Carrie Anne Philbin | Director, Raspberry Pi FoundationWeAreTechWomen speaks to Carrie Anne Philbin, Director, Raspberry Pi Foundation, about her career.

Carrie is also one of our speakers at our upcoming WeAreTechWomen: The Future World of Work conference on 22 November. Carrie is holding one of our elective sessions on learning to code. This is a beginner’s session and you will learn how to code Python, creating your very own virtual pixel pet and animate it with code.

Carrie Anne Philbin is a teacher, author and a YouTuber focusing on computer science education at the Raspberry Pi Foundation. Author of ‘Adventures in Raspberry Pi’ and host of the YouTube ‘Crash Course Computer Science’ Series. Named Computer Weekly’s third most influential woman in IT 2017 and FDM Group’s Every Woman Digital Star 2018.

WeAreTechWomen, the Technology arm of WeAreTheCity, is hosting its fourth full-day conference in London, aimed at over 400 women who are wanting to broaden their technology horizons, learn new skills and build their tech networks.

Our unique conference will include the opportunity for our delegates to learn about a variety of technical topics and get involved in Q&A’s, hands-on activities and interactive workshops. Our aim is to provide an environment where our delegates can upskill and grow their skills/networks for the future.

Can you tell us a little about your background? Where you’ve come from, where you’ve worked, how you got to where you are today?

I’m a computing educator from a town on the East London and Essex border called Dagenham in the UK. I’m passionate about giving every child the opportunity to become creators of technology by providing a great computing education in and outside of school. In 2014 I left the classroom and joined the Raspberry Pi Foundation towards this goal. I’m Director of Educator Support working on resources and training for teachers. I’m also Chair of the Computing At School (CAS) diversity and inclusion group, CAS Include, author of the computing book Adventures in Raspberry Pi, and the host of Crash Course Computer Science on YouTube.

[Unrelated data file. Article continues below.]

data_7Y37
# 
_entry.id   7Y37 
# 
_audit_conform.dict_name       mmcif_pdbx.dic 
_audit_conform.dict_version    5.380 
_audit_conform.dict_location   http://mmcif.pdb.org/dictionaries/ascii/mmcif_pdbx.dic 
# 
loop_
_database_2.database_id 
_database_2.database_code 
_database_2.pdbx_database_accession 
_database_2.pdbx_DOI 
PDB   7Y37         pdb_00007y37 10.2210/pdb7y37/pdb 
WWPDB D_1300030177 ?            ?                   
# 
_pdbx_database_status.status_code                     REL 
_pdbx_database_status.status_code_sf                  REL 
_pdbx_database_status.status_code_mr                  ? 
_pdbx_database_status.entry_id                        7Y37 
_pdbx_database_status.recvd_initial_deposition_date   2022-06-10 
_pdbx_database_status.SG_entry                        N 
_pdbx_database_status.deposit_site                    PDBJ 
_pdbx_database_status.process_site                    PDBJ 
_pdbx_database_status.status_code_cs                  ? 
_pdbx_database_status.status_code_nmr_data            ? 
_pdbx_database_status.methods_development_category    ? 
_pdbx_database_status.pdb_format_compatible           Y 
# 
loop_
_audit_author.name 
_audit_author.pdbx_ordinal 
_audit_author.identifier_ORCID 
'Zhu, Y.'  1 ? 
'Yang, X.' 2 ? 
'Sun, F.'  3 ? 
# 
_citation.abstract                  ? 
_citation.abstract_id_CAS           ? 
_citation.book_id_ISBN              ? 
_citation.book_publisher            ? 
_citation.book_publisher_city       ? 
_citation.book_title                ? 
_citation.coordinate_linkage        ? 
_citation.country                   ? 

Did you ever sit down and plan your career?

No, never. I once took a computer quiz to help guide me to a suitable profession and after some careful deliberation it suggested I become a Royal Marine.

What inspired you to get involved with in motivational speaking?

I am very passionate and enthusiastic about computer science, and love to share my subject knowledge by teaching children and adults to create with code. Audiences seem to enjoy it and learn something, so I’ll keep doing it.

What do you think WeAreTechWomen guests will gain from your talk?

Guests of my session will learn more about digital making and the current work both in England and beyond to support young people to become creators of technology. They’ll also learn how to code in Python!

What are your top three tips for success?

  1. Be brave.
  2. Be your most authentic self.
  3. Be kind to yourself.

What has been your biggest challenge during your career?

My biggest challenge has been having time out to start a family and then returning to work. No one can prepare for the emotional turmoil that motherhood can bring. We’re not very good at talking about it. I lost my confidence and sense of purpose when I returned and it has taken a while to build back up.

Which female role models are you most inspired by?

Claire Williams, OBE, deputy team principal of the Williams Formula One racing team. Working in a male dominated technological field, she is a leader, a mother, and an inspiration.

In your opinion, what is the biggest obstacle for women at work and how can it be overcome?

Our biggest obstacle is ourselves. We need to be the change we want to see in the industry. Let’s not try to act like men in a culture they’ve designed. Let’s talk to one another, let’s be open about our challenges and successes. Let’s hold the door open for women coming through behind us.

If you could change one thing to accelerate the pace of change for Gender Parity, what would it be?

Create a statutory family leave policy in place of paternity leave and maternity leave.

What piece of advice would you give to your younger self?

Hey 14 year old me, guess what, you CAN get paid for building computers and software! Keep at it.


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